The house shook terribly. The wind howled. He was deaf to the warning Halvard was good enough to give him, and his leather belt caught Astrid in the face, the tip of it slicing open her cheek. She fell in her attempt to escape, but he seized her arm and pulled her to him. He wrapped the belt around her neck, using it like a collar to drag her from the house. Her mother, locked in her room at night, was helpless to stop him.

Halvard was not. Rules of his family be damned, he was not going to sit by and watch her be brutalized.

It took more effort than he remembered, more energy and strength than he thought he had. Halvard forced his way fully into the human world, taking on human flesh and blood and bone. He followed them from the house, picking up a hoe as they passed the herb garden.

“If you are going to act like an animal,” her man was telling her as he fastened his belt to a fencepost outside, “then you will be treated like one.”

“I beg to differ.”

His voice sounded odd, even to him. It was harsh and cold and hard, cutting through the wind that raced over the land. It held within it all the power he had at his command, and it was almost as physically tangible as he himself now was.

From where she was stooped, Astrid’s eyes went round with shock and then flashed with recognition. He saw the moment the memories flooded into her. A split-second later the tears came flooding out of her. “Halvard,” she whispered.

Oh, how he wanted to go to her, to soothe her, to give her comfort. How he had waited to hear his name on her lips again. But her man stood between the two of them, and he was foolish enough to look at Halvard and sneer.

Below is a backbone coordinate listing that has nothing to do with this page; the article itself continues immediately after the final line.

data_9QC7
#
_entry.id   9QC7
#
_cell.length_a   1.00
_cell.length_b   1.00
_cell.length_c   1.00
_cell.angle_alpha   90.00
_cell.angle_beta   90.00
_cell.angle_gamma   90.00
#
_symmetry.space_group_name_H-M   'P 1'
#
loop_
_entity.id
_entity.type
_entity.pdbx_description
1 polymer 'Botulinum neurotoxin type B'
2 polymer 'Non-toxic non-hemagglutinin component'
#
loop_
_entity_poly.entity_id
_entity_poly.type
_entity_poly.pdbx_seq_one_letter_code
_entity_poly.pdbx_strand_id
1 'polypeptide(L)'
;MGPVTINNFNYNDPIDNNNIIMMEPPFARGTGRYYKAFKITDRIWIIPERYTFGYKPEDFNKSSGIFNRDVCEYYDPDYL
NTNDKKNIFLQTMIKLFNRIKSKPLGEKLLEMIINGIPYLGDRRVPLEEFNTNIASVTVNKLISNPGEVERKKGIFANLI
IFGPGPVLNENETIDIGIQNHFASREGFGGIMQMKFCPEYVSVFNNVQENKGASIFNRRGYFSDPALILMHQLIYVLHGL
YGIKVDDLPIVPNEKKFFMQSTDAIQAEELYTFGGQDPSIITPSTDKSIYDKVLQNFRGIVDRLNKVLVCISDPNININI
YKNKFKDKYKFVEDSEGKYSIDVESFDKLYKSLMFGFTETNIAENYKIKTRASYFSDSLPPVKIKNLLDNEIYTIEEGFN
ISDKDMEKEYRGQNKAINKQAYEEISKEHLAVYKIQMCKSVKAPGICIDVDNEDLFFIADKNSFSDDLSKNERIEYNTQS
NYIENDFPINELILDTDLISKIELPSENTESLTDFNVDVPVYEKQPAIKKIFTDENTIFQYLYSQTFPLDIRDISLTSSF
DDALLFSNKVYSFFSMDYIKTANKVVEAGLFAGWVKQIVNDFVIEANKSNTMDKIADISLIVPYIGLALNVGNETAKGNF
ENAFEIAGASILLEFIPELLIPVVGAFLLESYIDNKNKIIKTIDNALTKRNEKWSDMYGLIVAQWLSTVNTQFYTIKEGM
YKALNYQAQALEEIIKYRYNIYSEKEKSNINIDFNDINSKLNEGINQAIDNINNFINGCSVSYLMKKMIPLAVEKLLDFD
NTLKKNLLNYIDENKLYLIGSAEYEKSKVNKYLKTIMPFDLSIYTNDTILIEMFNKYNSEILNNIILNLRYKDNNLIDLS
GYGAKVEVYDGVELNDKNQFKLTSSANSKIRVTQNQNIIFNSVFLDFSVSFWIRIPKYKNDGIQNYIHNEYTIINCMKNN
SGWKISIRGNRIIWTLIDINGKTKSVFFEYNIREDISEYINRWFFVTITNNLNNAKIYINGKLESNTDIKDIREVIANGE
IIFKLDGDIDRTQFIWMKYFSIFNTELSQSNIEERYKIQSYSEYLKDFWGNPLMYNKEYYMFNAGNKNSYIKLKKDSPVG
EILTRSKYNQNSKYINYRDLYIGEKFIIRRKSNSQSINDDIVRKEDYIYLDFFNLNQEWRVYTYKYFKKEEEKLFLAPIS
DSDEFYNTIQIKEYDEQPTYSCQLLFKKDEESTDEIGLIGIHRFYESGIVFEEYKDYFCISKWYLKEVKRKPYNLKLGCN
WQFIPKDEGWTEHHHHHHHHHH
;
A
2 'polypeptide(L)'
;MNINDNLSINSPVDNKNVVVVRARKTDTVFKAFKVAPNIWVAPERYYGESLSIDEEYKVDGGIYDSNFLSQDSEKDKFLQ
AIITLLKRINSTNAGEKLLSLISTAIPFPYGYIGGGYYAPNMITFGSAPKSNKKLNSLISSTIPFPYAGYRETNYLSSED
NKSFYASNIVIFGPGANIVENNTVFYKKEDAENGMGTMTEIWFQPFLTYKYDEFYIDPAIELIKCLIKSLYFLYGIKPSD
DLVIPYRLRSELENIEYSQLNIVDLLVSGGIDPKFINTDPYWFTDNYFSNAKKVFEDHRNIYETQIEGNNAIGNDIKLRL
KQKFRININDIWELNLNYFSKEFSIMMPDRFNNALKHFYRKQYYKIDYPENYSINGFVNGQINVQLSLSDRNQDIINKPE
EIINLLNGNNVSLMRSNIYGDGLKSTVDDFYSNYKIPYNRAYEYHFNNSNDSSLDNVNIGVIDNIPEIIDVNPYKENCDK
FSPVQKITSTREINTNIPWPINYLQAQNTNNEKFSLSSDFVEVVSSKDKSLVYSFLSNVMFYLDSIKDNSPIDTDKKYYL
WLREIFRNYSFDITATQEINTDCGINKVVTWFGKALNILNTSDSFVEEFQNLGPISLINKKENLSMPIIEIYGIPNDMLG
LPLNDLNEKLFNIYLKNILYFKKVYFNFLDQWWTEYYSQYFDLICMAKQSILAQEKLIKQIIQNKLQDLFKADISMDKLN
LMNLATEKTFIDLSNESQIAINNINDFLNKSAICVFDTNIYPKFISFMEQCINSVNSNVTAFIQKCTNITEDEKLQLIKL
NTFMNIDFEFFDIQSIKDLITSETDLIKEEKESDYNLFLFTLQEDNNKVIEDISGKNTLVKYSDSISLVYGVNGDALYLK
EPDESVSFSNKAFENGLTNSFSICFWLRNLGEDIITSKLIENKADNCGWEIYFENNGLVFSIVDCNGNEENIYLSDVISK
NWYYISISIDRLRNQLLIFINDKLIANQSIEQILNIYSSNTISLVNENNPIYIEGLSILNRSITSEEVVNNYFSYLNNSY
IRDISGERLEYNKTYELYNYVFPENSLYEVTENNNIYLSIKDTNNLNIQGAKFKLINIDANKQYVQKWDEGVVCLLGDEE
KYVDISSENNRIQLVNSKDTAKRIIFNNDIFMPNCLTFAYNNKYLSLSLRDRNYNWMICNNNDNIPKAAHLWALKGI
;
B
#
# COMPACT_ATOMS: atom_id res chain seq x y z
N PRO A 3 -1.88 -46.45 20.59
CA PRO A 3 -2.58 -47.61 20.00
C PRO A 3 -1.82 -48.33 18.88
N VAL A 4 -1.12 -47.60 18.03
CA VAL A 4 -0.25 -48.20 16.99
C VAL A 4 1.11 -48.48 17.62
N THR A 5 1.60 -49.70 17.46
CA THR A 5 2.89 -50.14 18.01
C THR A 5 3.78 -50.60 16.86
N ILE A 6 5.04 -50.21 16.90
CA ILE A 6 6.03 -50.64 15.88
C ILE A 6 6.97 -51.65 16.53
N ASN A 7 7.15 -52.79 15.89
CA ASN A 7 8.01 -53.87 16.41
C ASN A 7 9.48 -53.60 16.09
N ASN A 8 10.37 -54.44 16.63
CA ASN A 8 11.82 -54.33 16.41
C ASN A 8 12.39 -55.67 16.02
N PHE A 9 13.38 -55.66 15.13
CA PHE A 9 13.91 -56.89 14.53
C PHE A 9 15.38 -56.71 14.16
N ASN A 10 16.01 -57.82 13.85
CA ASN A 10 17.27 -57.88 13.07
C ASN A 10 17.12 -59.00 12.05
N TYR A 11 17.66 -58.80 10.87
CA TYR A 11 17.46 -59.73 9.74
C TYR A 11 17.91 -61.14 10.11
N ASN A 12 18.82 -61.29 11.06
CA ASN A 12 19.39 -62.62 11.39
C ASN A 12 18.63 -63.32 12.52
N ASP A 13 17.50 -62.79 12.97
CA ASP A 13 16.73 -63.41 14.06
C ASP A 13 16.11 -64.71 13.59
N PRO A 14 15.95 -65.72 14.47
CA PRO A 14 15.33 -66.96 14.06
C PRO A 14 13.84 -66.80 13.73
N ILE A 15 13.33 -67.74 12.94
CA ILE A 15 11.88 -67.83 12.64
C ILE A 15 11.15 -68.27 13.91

“Go about your business, stranger,” her man said, “You’ve none here.”

“Here,” Halvard said, and he took a step forward, “is all my business. This land is mine. This land has always been mine. It does not belong to you, and you will not mistreat it any longer.”

The man released the belt and removed his knife from its sheath at his side. “Go on, now. I’ll not warn you again. Get off my farm.”

Halvard said nothing; he only raised the hoe. The wind howled. It screamed, it screeched. The man started for him. Halvard slammed the hoe into the ground. The ground trembled violently. The man was thrown off balance. Halvard raised the hoe again and, again, drew it into the ground. The soil writhed and rippled, drawing the man closer to Halvard. When the human was at his feet, Halvard bent over and smiled. It was not a friendly smile.

“I know your secret,” he told the man. “I know her father suffered no accident. You contaminate this land with your presence. I expel you.”

The ground shook again, rising up like a wave. It picked the man up and carried him off, casting him from the farmland. It took him toward the forest, at Halvard’s command, where his darker cousins lived. He would not be setting foot on the farm again.

When Halvard moved toward Astrid she screamed and tried to pull away. The whites of her eyes shone all around, and she pulled so hard that her skin tore. Halvard froze, feeling sadness and regret fill him.

“We were friends once, you and I. I have no wish to harm you. I mean only to untie you.”

She wouldn’t let him. Impatience and anger touched him, but he schooled himself. He recalled her as an infant, as a child, and reminded himself that his anger was not truly directed at her. So, he went into the house, unlocked her mother’s door, and said, “Go help her. You are both safe.”

He dropped the flesh, the bone, the blood, and retreated into the barn. Surrounded by the animals, he rested.

With the man gone, everyone breathed easier. The farm hands were more than happy for things to return to normal, and Astrid’s father’s man was glad to manage the farm at Astrid’s request. Once again they knew the ease and prosperity that they had known in the years gone by.

Slowly, the weight of the tyrant’s memory lifted. Slowly, the sparkle returned to Astrid’s stone-green eyes.

Halvard ceased following her. She remembered him, knew he was there, and though she still couldn’t (or wouldn’t) see him, she seemed aware of when he was about. Her shoulders would droop, her breath would quicken, and she would shiver. She was afraid of him, of what he was, and he couldn’t bear to see her afraid. He avoided her, giving her a wide berth, and put his energy and time into the land.